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Barnes and His Mexican

Michael has a BA in History & American Studies and an MSc in American History from the University of Edinburgh. He comes from a proud military family and has spent most of his career as an educator in the Middle East and Asia. Please consider reading our editorial policy to understand how and why we publish the resources we do.

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Clay County, Texas

    During the War, Clay County was entirely abandoned. As early as 1862, only one or two families remained in the county. Ed Wohlfforth, and family lived on the Big Wichita about three or four miles from its mouth.

    One morning about eleven a.m. during 1862, approximately thirty Indians, returning from the settlements with about one hundred head of stolen horses, like wild demons, dashed upon Mr. Barnes, of Grayson County, and his Mexican employee. Mr. Wohlfforth was not at home at the time. Mrs. Wohlfforth who heard the shooting and Indians yelling, stepped out in the yard to see the excitement. Barnes and his Mexican fought the Indians for about one hour, and until their ammunition became exhausted, Mr. Barnes, who had cattle in that section, and who was out to look after his stock, was finally killed. The Mexican then fled, but before he had hardly gone a mile, he too, was slain by the savages. Mrs. Wohlfforth sat on a chicken coop and watched the entire proceedings, which occurred about three quarters of a mile from her house.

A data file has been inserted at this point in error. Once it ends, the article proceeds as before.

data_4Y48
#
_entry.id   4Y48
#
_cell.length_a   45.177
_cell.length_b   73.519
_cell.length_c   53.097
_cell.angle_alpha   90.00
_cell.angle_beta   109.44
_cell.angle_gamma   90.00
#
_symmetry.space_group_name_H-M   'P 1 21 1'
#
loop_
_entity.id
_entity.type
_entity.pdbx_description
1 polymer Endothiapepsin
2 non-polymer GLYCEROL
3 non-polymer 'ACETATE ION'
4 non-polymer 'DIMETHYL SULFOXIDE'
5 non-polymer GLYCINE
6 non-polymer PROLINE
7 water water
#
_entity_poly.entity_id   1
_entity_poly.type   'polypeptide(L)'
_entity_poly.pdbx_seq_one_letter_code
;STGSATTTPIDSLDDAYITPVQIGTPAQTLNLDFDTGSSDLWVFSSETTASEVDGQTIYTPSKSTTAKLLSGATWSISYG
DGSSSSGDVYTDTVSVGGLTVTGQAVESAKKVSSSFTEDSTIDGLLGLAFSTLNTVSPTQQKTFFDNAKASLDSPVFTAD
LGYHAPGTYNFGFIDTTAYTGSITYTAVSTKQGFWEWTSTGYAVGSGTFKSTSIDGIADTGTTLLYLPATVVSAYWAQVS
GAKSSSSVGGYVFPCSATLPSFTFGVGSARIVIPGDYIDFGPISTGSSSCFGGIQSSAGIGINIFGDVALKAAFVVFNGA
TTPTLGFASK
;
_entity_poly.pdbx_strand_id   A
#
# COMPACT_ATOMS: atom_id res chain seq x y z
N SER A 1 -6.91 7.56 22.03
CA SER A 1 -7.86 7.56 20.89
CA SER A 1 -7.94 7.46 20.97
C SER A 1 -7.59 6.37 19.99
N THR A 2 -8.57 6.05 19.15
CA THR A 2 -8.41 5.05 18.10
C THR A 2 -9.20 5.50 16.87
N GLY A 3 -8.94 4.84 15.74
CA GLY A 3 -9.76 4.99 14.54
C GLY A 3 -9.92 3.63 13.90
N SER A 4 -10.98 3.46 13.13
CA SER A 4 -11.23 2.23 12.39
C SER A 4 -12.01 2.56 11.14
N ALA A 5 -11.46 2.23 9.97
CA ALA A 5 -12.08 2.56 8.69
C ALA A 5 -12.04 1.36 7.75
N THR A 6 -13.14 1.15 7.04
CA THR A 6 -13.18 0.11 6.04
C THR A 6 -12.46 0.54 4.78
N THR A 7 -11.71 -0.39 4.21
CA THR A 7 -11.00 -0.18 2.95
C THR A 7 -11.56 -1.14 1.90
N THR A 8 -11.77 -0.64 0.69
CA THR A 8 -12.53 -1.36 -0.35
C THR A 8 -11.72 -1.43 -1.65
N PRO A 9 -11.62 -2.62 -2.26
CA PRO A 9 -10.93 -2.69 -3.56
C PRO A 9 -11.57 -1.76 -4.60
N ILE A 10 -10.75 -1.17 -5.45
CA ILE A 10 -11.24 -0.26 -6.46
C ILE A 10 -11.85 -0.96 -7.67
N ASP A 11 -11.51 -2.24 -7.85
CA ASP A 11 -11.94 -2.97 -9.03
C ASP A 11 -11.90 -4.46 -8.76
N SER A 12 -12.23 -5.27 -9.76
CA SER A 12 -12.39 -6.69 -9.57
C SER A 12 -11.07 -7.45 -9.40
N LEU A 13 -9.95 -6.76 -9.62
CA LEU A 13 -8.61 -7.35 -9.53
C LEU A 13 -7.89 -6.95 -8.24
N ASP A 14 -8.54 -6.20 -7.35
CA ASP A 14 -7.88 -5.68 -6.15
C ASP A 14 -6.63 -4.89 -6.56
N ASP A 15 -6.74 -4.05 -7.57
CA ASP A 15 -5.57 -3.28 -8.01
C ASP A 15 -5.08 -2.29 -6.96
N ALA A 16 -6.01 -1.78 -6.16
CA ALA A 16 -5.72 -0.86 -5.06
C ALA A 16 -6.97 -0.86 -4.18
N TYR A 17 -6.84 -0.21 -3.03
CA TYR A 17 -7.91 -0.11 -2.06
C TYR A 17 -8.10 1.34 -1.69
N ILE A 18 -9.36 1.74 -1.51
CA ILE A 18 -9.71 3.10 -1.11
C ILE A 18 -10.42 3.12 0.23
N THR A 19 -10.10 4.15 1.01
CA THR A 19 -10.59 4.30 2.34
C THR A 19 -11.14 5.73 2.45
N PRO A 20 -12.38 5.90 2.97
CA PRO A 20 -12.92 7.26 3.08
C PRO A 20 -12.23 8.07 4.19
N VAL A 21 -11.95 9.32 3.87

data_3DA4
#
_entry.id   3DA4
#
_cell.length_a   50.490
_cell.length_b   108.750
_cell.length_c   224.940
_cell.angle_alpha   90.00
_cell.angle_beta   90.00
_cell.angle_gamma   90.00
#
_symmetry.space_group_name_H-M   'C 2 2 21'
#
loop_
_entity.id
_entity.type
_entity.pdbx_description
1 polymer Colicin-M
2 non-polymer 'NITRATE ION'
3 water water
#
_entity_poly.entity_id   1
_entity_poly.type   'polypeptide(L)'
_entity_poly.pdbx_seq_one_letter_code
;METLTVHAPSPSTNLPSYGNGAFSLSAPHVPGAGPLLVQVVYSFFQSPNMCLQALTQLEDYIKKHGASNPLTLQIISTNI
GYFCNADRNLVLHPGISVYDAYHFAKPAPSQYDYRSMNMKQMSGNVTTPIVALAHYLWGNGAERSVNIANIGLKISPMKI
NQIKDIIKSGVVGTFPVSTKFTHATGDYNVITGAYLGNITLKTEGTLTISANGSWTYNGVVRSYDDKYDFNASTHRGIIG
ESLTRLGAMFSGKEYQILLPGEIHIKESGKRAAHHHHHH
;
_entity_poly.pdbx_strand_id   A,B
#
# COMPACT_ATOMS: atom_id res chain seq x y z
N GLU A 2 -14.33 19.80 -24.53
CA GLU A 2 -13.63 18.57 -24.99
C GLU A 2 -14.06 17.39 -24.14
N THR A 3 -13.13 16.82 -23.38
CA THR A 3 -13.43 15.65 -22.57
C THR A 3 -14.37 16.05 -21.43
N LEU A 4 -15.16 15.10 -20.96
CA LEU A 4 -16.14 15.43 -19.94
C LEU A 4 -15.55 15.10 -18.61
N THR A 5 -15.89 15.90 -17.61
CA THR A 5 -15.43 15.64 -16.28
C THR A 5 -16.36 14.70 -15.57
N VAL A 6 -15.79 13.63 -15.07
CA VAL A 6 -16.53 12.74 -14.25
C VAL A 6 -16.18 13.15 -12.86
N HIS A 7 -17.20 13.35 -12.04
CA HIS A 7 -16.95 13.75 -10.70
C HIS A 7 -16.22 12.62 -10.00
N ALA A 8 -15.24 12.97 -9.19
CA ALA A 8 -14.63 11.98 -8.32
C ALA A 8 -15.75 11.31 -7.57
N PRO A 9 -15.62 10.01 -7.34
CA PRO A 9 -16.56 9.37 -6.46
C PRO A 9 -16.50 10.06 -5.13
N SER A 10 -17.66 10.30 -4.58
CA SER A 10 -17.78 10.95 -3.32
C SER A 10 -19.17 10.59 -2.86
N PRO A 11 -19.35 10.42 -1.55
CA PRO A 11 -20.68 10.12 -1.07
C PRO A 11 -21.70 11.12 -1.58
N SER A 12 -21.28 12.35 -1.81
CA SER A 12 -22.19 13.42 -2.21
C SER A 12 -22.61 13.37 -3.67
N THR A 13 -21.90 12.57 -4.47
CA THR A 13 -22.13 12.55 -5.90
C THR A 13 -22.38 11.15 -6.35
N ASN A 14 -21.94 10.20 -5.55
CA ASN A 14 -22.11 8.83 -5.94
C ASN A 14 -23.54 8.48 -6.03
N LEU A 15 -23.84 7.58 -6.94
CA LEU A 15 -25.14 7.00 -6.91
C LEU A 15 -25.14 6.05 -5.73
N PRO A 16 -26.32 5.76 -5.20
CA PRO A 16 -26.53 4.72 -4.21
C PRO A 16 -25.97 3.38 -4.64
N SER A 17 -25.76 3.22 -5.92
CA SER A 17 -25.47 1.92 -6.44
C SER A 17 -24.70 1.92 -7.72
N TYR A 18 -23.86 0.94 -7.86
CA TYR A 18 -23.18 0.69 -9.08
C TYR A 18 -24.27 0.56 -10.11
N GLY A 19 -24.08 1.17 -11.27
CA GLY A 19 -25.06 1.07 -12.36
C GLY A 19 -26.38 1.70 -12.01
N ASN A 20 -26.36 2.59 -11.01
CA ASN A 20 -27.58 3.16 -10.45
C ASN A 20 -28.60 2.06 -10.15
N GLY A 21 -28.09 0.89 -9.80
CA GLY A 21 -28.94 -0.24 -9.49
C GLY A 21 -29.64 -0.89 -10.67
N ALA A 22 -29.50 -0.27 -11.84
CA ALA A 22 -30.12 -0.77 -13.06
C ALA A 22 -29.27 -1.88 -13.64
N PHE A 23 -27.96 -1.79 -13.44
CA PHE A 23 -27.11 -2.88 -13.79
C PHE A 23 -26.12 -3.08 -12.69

The two were buried by Mr. Wohlfforth and a Mr. Gooch. Mrs. Barnes removed her husband's cattle two or three years later.

    Note: Author interviewed Mrs. Wohlfforth herself.

The above story is from the book, The West Texas Frontier, by Joseph Carroll McConnell.

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